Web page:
11. I find this interesting so I'd like to follow up a bit. Labeling these different centres (or repeating some cycle of labels onto different centres) is much different from being conscious of them. Do you find this to be the case? Observing negative thoughts and behaviours does two things: it labels a thought or behaviour as negative (this is critical judgment, a desire for the case of the matter to be otherwise) as well as reinforces your subconscious goal as these thoughts and behaviours (unwittingly). If you are labeling it negative, it won't help you to dwell on them. If you are going to ruminate, ruminate on a question or something positive, creative. How do you define "I" here? Is it an experience? A thought, or some sensation? Are you, the observer, an experience?
  12. The advantage of Gurdjieff's system is that it is confusing, but the disadvantage is that is not direct. Pushing through and taking action whilst being conscious of your confusion, deliberately letting yourself be confused, is an emotionally difficult and rewarding path, akin to Zen Buddhist koans. I'm not too well read on his work, how much does he stress detachment? You said it yourself, but maybe I can help clarify: it is an inevitable process; "I dropped down to a lower level of consciousness" is attachment to a state - remain the observer of all experience, even when it is emotionally difficult or a thought says you should, want or need otherwise; understand important distinctions in your own experience; and my suggestion would be to really, deeply contemplate in length what (1) "I", (2) "self", (3) "ego", (4) "consciousness", (5) "being" and (6) "illusion" actually are in your direct conscious experience. You may have a robust set of theory, but now a deconstructive application is necessary. Really internalize the fact that the map is not the territory.
  13. @LRyan Be careful about getting stuck in ideology. If this is truly profound, wouldn't you want to use this as motivation to do your own work, to realize these things very deeply in your own way? Language is so tricky. It's much easier to take this on at face value as ideals rather than contemplate and become conscious of these things.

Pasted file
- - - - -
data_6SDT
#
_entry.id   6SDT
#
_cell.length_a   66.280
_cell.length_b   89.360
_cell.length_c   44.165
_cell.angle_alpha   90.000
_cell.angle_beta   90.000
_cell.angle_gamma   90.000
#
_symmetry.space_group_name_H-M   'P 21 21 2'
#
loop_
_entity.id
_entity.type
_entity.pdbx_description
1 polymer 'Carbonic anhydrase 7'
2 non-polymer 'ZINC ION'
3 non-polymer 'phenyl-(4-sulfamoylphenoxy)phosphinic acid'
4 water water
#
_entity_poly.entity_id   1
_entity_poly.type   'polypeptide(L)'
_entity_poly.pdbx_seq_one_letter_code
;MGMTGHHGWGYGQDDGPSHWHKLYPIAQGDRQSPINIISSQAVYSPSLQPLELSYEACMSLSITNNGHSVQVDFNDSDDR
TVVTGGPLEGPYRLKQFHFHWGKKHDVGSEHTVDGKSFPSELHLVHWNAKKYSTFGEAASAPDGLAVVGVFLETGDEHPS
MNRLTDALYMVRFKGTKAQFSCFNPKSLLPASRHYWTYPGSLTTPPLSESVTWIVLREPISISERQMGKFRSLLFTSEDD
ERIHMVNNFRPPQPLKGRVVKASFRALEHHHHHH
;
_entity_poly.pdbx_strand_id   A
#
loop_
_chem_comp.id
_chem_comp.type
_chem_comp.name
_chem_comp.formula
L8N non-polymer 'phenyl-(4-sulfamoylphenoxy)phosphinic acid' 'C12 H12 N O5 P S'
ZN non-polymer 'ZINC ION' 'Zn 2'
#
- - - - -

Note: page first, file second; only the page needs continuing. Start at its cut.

14. @SOUL I mean it much more literally than you are considering. All your pain is inflicted onto you by you, in multiple ways, whether it comes from internal or external abuse, a broken leg, a house fire, or someone repeatedly stabbing you in the abdomen. The pain is self-inflicted, even if the abuse is not "self-inflicted" (it is, in a different sense), and the suffering results from resisting the pain - which is more than natural. And I am not saying realization begets embodiment. This is something that you can become conscious of. The difficulty is that you hold your ideas about what "pain" and "self" are as self-evident and clear-cut, rational and non-contradictory (because otherwise you would be contemplating this and digesting, not asking for answers, more language to stomach). But it's too obvious to be able to actually talk about it. No matter how similar, every perspective is so radically different from my own for the very fact that it is NOT my own, and so I can't actually work the comprehension for you. I seriously wish I could. These words won't reveal this to you, you need to deeply contemplate these things, these concepts and experiences. What is pain? What is suffering? What is self? Your job is to work out your understanding, as a process, with vigilance. Be honest with the beliefs you hold and question very deeply what the truth really is. And again and again and again and again, ad infinitum, for every aspect of your life.
  15. Nothing is forbidden. That is very rigid, a blue way of thinking. The stages are not denoting literal actions, but rather the motivations and results of actions. You can always evolve socially and sexually, and so on. It's not like you'll just be in a stage and then move on - different areas of your psychology and your culture are in different stages. There is way more nuance here than you're giving credit. Even within dating and pick-up many aspects of your psychology come into play; there isn't just one stage having its influence on you and your interactions, so to speak. This is a very flexible model, don't make it out to be so black and white. And remember that you have to go through every stage!